Study 4 - Breakfast Staple Types Affect Brain Gray Matter Volume and … (link)

Study 5 - Carbohydrate-Induced Memory Impairment in Adults with Type 2 (link)

The Association Between High Blood Sugar & Cognitive Function

Source: J Gerontol A Biol Sci Med Sci. 2015 Apr; 70(4): 471–479 (link)

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5 Comments & Updates to “High Glycemic Brain Damage”

  1. JP Says:

    Updated 12/08/17:

    https://academic.oup.com/eurpub/advance-article-abstract/doi/10.1093/eurpub/ckx194/4621431?redirectedFrom=fulltext

    Eur J Public Health. 2017 Nov 13.

    Fasting plasma glucose in young adults free of diabetes is associated with cognitive function in midlife.

    Background: Evidence for an association of fasting plasma glucose (FPG) with cognitive function in adults free of diabetes is scarce and based on middle-aged and older adults. We examined the association of FPG, measured at age 30, and of change in FPG from age 30 to 43, with cognitive function at age 50.

    Methods: 505 nondiabetic participants of the population-based Jerusalem Lipid Research Clinic (LRC) cohort study had baseline FPG, 2-h post-oral challenge plasma glucose (OGTT) and insulin determined at ages 28-32, and FPG and OGTT again at ages 41-46. Subsequently at ages 48-52, global cognitive function and its five specific component domains were assessed with a NeuroTrax computerized test battery, using multiple linear regression and multivariable logistic models.

    Results: Hyperglycemia (FPG ≥ 5.6 mmol/l vs. <5.6 mmol/l) at baseline was associated with poorer global cognitive function in midlife (predominantly in the visual spatial and attention domains), independent of socio-demographic characteristics, life style variables, body mass index (BMI), and inflammatory and biochemical variables (standardized Beta = -0.121, P = 0.002, plinear trend(FPG continuous) =0.016). Similarly, increased odds for low-ranked (lowest fifth) global cognition was evident (ORper mmol/l FPG=2.31, 95% CI = 1.30-4.13, P = 0.005). Baseline OGTT, insulin resistance (HOMA-IR) and change in FPG and OGTT over 13 years were not associated with cognition.

    Conclusion: A higher FPG in young adults was associated with lower cognitive performance in midlife. Although we cannot dismiss the possibility of reverse causation, hyperglycemia at a young age may be a modifiable risk factor for low-ranked cognitive function in midlife.

    Be well!

    JP

  2. JP Says:

    Updated 12/08/17:

    https://www.frontiersin.org/articles/10.3389/fnagi.2017.00072/full

    Front Aging Neurosci. 2017 Mar 23;9:72.

    The Associations among Insulin Resistance, Hyperglycemia, Physical Performance, Diabetes Mellitus, and Cognitive Function in Relatively Healthy Older Adults with Subtle Cognitive Dysfunction.

    Insulin resistance (IR), diabetes mellitus (DM), sarcopenia, and cognitive dysfunction are thought to be mutually associated. We conducted a comprehensive assessment of the relationships among IR, gait speed, hyperglycemia, and DM by cross-sectionally analyzing the baseline data of an interventional study for cognitive preservation with physical exercise (the TOyota Preventional Intervention for Cognitive decline and Sarcopenia [TOPICS]). The participants (n = 444) were relatively healthy older individuals who had mild cognitive impairment without dementia, and 61 of the participants had DM. Slow gait speed and hyperglycemia were associated with cognitive dysfunction, mainly in the executive function domain, whereas IR was associated with memory impairment. The participants with DM had lower general cognition and executive function. Executive dysfunction in the DM participants seemed to be partly explained by hyperglycemia and/or slow gait speed. Our findings confirmed that IR, DM, sarcopenia, and cognitive dysfunction are mutually associated in complex ways. Understanding the mechanisms underlying these associations will lead to effective strategies to prevent and treat cognitive dysfunction in older individuals.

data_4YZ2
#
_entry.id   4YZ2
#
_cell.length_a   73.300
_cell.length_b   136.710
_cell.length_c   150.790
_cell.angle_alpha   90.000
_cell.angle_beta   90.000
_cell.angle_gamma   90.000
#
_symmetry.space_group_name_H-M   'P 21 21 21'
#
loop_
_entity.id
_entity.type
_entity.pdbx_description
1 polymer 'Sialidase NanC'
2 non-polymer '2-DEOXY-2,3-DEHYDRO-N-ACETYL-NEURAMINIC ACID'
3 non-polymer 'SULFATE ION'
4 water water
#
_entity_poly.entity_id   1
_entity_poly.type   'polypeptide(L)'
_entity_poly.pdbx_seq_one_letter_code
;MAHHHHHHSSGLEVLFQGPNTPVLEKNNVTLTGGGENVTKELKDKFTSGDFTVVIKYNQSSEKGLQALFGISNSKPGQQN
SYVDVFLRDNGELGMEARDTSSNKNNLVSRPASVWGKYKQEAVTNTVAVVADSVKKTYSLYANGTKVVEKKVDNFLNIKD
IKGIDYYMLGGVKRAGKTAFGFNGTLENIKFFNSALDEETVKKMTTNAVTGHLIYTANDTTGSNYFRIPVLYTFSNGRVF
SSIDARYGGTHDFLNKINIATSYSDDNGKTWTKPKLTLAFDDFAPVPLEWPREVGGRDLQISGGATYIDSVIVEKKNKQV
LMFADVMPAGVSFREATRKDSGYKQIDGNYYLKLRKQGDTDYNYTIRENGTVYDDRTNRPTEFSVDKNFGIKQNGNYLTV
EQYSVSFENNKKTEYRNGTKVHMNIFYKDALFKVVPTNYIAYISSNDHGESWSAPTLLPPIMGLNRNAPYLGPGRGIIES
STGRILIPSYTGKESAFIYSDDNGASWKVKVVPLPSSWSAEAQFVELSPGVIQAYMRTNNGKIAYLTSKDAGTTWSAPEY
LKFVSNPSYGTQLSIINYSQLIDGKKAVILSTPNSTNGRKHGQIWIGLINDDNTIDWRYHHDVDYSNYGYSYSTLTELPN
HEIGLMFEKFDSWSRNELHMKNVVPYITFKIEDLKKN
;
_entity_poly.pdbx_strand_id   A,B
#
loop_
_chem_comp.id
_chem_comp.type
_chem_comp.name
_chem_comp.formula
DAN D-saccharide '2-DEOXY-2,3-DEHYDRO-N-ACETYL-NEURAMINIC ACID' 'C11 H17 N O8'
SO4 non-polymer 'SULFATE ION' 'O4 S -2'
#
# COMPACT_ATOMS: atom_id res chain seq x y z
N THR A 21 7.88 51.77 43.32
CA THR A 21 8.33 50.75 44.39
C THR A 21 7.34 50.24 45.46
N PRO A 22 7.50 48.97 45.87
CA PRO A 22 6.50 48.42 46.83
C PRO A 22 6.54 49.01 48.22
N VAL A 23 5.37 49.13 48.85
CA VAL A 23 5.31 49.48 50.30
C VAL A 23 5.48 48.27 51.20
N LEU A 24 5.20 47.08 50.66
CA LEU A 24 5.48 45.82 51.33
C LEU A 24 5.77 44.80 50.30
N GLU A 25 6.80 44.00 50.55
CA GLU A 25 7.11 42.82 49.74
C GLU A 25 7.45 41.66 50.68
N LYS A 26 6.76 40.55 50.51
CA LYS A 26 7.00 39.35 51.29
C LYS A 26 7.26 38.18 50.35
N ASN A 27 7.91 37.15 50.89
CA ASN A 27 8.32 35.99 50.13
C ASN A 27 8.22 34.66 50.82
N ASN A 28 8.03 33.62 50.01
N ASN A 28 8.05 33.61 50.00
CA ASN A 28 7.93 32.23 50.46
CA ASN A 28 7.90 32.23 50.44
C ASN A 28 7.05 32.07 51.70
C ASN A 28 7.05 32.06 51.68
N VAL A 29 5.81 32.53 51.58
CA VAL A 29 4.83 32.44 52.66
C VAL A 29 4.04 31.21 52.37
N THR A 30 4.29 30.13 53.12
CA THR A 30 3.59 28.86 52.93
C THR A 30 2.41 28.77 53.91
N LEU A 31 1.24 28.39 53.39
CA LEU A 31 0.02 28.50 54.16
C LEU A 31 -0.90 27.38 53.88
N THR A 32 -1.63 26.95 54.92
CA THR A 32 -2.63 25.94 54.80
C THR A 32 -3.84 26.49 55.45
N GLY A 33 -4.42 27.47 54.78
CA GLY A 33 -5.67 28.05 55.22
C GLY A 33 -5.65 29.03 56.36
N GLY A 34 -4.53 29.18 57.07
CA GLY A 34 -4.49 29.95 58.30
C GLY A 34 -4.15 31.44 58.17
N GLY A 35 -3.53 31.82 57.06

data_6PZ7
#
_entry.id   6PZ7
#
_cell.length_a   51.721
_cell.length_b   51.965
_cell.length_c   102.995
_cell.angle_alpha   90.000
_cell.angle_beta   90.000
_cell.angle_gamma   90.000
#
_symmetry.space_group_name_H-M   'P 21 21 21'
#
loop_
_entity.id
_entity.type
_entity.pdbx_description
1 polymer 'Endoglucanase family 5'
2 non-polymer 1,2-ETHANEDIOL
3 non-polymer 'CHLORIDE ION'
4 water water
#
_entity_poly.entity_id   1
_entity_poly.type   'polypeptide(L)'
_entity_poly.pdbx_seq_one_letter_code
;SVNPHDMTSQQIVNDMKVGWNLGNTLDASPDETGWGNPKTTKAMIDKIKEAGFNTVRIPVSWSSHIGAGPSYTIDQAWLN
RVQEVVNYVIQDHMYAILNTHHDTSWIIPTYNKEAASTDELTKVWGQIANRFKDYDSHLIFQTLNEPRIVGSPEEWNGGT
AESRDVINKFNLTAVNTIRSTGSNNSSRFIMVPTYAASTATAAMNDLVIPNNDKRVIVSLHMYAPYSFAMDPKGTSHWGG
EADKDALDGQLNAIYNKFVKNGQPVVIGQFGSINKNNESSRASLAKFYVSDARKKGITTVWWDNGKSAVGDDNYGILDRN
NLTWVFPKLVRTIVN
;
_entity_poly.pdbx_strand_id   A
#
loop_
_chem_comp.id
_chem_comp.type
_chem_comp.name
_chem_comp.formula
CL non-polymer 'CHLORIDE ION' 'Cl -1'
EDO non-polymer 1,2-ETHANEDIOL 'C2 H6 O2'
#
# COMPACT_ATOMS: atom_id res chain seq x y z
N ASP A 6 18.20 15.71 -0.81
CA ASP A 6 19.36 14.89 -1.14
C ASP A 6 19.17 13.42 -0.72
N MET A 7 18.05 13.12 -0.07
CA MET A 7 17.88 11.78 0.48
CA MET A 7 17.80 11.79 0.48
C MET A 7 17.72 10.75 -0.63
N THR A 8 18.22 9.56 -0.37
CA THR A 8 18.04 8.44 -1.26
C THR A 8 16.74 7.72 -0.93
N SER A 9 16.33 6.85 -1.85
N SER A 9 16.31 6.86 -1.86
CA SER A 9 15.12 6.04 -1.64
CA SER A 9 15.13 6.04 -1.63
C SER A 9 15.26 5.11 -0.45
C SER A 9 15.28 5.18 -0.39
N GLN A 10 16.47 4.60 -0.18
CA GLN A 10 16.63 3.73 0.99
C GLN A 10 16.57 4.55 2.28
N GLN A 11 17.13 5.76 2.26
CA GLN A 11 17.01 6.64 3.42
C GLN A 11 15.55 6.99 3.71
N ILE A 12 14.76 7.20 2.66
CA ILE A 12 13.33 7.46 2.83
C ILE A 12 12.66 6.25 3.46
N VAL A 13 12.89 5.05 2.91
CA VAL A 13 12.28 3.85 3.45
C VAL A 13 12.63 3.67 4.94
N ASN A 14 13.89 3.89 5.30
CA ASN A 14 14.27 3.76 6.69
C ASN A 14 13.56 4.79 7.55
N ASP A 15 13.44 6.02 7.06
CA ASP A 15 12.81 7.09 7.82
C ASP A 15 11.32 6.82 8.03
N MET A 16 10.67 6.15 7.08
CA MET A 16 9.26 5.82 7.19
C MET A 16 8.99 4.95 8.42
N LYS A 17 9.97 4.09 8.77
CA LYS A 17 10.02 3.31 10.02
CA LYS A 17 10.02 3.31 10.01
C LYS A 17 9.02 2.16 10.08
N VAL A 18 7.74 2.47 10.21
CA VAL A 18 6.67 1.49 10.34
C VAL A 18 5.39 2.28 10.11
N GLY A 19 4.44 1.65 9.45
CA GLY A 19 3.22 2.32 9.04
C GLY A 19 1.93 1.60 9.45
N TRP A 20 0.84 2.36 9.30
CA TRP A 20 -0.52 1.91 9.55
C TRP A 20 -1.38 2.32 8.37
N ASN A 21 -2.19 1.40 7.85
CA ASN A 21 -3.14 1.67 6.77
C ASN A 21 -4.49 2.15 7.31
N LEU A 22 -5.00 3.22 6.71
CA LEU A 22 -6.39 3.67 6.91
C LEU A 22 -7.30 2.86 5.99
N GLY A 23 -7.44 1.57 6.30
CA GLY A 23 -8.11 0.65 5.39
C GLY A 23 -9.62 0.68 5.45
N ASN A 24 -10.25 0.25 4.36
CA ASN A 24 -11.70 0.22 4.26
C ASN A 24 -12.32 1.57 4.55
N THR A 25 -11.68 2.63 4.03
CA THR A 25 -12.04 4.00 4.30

Be well!

    JP

  3. JP Says:

    Updated 12/08/17:

    http://www.clinicalnutritionjournal.com/article/S0261-5614(17)30250-9/fulltext

    Clin Nutr. 2017 Jul 17. pii: S0261-5614(17)30250-9.

    Association between glycemic load and cognitive function in community-dwelling older adults: Results from the Brain in Motion study.

    BACKGROUND: Impaired glucose tolerance is a risk factor for non-age-related cognitive decline and is also associated with measures of physical activity (PA) and cardiorespiratory fitness (CRF). A low glycemic load (GL) diet can aid in the management of blood glucose levels, but little is known about its effect on cognition with poor glucoregulation.

    OBJECTIVE: We assessed the relation between GL and cognitive function by glucoregulation and possible mediatory effects by CRF and PA in older adults from the Brain in Motion Study.